I remember where I was that day. Of course I do. Who over the age of 20 doesn’t? This was the most recent Pearl Harbor, the newest JFK Assassination – if you were alive and old enough to know about the world beyond your friends and neighborhood, you remember what happened. I’ve been through three of those events in my 45 years, and I’m not sure why the other two qualified for that level but they did. I remember where I was when I found out that Reagan had been shot. I remember where I was when the Challenger blew up. And I remember 9/11.
It was a tragedy of mind-numbing proportions. The slaughter of the innocent always is.
About two weeks after the events I sent out a survey to about a hundred people – basically the mailing list for the updates on my first blog, which was a more focused and less frequent affair than this one. Where were you when you found out? When did you realize it was so serious? What did you do the rest of the day? What sticks with you from that day more than anything else? Basic questions, focused on the specifics of human experience.
Comedy can be broad. Tragedy is always specific.
I got an overwhelming number of responses to that survey, and rather than send out a compilation as an email – as was my original intent – I posted them as a web page. It’s still out there, if you know where to look. I found myself reading it last week.
It is still surprisingly raw.
The final question of the survey was something along the lines of “What do you think you will say to someone thirty years from now when they ask you what it was like?” As with the other questions, the answers were thoughtful. What impressed me, though, was that they were also surprisingly hopeful – there were a great many responses that talked about how the US would be changed forever, how it brought us together, how there would be a silver lining even in a cloud that dark.
It didn’t work out that way.
The innocent dead were immediately put to work for partisan advantage. They were used to justify not one war – a war that was at least related to their deaths – but two, the second being that Freudian farce of a conflict in Iraq, where the Honorable Runner-Up in the White House sought to outdo what his daddy had tried a decade earlier. They were made the excuse to gut the Constitution and the rights that the Founding Fathers had placed in there for the protection of the citizens, ironic since the Honorable Runner-Up in the White House made such a big deal about how the innocent dead were murdered because of our freedoms and then went to such great lengths to take those freedoms away. And perhaps most shamefully, they were prostituted as political campaign fodder.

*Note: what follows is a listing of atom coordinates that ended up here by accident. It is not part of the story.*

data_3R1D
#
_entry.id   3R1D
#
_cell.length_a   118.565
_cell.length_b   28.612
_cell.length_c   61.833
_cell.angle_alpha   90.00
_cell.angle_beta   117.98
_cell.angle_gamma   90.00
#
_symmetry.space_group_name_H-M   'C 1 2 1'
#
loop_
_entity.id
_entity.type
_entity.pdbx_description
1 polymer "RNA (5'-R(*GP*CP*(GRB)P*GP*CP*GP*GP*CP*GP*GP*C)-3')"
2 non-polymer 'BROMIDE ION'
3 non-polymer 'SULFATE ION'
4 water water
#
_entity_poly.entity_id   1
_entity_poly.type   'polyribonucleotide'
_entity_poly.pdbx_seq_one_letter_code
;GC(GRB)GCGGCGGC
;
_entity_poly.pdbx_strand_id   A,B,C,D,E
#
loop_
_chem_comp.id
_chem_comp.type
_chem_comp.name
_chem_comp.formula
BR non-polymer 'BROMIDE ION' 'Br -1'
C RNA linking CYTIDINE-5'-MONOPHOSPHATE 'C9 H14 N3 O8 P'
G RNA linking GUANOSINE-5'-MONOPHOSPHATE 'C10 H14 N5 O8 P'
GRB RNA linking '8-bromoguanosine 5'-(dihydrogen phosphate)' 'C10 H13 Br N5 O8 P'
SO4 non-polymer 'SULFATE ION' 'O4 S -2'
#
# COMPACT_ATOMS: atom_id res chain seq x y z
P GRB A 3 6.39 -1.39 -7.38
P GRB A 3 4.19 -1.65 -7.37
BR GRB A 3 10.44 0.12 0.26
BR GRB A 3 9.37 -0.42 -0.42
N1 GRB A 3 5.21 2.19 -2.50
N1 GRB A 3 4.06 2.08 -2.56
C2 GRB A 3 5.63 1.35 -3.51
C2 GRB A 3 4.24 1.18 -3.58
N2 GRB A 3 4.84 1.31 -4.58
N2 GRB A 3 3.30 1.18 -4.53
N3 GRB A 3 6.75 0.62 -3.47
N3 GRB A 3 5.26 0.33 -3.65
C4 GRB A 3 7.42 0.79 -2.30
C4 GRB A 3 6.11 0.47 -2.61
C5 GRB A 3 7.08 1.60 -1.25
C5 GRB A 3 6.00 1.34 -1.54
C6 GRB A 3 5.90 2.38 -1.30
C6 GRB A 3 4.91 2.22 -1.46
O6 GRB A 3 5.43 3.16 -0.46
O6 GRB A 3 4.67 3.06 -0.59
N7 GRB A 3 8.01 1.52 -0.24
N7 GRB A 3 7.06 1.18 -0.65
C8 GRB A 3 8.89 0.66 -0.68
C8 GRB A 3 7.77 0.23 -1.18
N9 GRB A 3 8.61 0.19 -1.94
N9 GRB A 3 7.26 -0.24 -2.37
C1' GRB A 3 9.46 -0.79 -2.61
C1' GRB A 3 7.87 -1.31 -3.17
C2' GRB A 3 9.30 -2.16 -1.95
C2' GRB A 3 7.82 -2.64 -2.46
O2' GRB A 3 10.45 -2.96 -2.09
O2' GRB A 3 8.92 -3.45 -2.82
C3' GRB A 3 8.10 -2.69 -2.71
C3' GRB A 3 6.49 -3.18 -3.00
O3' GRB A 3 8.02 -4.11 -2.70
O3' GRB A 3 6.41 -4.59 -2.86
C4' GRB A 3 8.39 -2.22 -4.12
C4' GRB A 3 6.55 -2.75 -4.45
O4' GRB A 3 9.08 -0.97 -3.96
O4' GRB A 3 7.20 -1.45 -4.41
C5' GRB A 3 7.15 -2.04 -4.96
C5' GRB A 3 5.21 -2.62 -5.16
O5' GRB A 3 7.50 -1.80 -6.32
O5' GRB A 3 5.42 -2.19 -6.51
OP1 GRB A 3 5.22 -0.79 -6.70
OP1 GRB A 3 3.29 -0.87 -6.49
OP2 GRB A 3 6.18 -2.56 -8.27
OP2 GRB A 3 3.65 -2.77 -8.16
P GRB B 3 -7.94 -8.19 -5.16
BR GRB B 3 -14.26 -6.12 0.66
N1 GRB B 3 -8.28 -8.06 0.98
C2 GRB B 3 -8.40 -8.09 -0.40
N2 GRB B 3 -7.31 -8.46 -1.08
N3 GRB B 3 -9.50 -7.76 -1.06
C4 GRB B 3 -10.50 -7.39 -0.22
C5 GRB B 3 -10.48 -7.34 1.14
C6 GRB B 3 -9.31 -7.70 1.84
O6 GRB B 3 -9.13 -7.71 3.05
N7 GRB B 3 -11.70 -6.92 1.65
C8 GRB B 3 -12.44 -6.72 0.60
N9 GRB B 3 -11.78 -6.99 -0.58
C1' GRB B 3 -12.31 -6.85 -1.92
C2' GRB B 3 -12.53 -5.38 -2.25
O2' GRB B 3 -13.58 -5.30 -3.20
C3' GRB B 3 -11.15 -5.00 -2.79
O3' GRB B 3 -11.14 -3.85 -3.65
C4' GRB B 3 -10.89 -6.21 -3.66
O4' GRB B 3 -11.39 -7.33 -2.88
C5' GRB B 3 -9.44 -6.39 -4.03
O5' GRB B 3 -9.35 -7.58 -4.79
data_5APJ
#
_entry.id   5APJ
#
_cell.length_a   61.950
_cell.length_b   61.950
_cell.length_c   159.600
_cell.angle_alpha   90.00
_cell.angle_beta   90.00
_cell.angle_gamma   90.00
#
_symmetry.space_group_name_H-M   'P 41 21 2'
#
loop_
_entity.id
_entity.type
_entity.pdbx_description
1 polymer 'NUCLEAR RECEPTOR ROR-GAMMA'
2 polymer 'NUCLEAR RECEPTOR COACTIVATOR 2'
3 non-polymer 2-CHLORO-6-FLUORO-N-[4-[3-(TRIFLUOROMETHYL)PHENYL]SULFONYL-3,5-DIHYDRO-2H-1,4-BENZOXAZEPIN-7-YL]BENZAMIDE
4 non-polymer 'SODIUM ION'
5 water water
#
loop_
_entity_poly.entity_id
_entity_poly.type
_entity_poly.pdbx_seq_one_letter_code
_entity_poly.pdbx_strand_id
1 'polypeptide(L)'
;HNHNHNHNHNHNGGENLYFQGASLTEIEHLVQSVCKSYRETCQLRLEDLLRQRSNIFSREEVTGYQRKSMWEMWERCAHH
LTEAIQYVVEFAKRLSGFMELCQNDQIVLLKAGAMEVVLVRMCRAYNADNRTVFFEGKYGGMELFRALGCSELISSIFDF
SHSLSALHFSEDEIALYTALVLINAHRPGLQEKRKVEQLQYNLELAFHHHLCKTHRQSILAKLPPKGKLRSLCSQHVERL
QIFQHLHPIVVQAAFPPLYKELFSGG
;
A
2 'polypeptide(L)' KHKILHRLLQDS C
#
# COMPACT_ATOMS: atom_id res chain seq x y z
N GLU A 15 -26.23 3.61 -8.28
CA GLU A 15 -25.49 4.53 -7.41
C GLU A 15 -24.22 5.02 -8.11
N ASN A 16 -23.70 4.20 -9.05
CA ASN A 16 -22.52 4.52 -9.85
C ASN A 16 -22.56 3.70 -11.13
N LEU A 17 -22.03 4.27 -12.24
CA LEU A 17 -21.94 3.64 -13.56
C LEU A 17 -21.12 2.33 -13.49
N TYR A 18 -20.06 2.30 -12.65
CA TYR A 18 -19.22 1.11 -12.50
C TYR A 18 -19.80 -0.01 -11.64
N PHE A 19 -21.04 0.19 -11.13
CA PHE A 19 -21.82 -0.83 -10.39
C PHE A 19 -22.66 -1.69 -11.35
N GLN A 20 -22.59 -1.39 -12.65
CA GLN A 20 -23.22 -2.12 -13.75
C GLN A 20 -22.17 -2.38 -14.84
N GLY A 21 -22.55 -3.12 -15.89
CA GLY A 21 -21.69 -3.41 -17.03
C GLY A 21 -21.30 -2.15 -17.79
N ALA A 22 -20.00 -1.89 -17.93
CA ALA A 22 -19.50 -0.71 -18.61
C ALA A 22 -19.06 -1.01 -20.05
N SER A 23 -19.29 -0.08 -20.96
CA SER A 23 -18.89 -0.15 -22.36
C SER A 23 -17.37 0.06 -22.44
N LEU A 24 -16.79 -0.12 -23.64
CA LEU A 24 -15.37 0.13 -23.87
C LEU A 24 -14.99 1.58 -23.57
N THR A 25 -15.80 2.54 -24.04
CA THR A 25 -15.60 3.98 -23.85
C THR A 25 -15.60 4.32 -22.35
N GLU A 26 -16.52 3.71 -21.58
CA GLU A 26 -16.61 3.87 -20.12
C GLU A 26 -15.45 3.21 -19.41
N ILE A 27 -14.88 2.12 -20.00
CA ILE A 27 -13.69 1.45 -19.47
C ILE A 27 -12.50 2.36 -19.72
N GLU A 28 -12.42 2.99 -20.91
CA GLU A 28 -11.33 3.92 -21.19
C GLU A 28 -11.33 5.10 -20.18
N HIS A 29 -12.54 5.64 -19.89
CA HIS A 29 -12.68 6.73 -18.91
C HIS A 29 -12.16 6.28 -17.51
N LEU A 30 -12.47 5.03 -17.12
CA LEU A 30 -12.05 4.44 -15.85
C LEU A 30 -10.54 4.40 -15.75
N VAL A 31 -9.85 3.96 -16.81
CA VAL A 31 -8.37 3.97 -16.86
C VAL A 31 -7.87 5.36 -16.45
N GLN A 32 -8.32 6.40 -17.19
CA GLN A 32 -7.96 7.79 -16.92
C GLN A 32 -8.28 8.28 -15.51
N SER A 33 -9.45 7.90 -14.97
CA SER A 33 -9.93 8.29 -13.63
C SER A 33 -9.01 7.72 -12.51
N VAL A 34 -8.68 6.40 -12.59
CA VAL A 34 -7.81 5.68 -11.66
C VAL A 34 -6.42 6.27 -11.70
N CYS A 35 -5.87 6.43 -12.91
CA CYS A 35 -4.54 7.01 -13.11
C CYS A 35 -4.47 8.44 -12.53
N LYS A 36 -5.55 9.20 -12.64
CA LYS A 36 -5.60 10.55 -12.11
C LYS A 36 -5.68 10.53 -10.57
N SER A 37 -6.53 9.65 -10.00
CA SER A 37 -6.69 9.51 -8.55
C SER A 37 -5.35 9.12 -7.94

I think the final straw for me was when the Honorable Runner-Up in the White House came out with a campaign commercial for his second try at winning a majority of the votes, a commercial that prominently featured the New York City firefighters marching bravely to their duties and their deaths, as if their heroism and sacrifice somehow justified his sordid ambitions.
There are things that are sacred.
There are things that cross lines that should never be crossed. There are things that are unforgivable. There are things that cannot be undone. “Have you no decency, sir?” Robert Welch once asked another political opportunist, “At long last, have you left no sense of decency?”
And the answer, on both occasions, was no.
The honored dead are not honored by being made into tawdry political symbols. They weren’t there to be heroes. They were just going about their lives and were murdered in the name of political fanaticism. And we responded with fanaticism of our own.
I am not convinced that sinking to that level was the proper response.
Nor am I convinced that the use of the innocent dead as political cudgels to beat dissenters and enforce a narrow, ideologically charged patriotism is worthy of commemoration.
Ten years later I remain sickened by the horror of that tragedy. And I am no less sickened by the way that tragedy has been twisted to suit our increasingly fanatic, ideologically extreme partisan politics. We have not changed forever, nor for the better, and reading the answers to my survey today, a decade after the fact, was an exercise in lost hopes and the bitter taste of opportunities squandered.
I will remember the innocent dead on this day – the specific individuals, men and women with families, with stories, with lives brutally cut short in the name of other people’s extremism. I will remember them and I will mourn.
But I will not commemorate this political monstrosity called “9/11.”
No, I will not.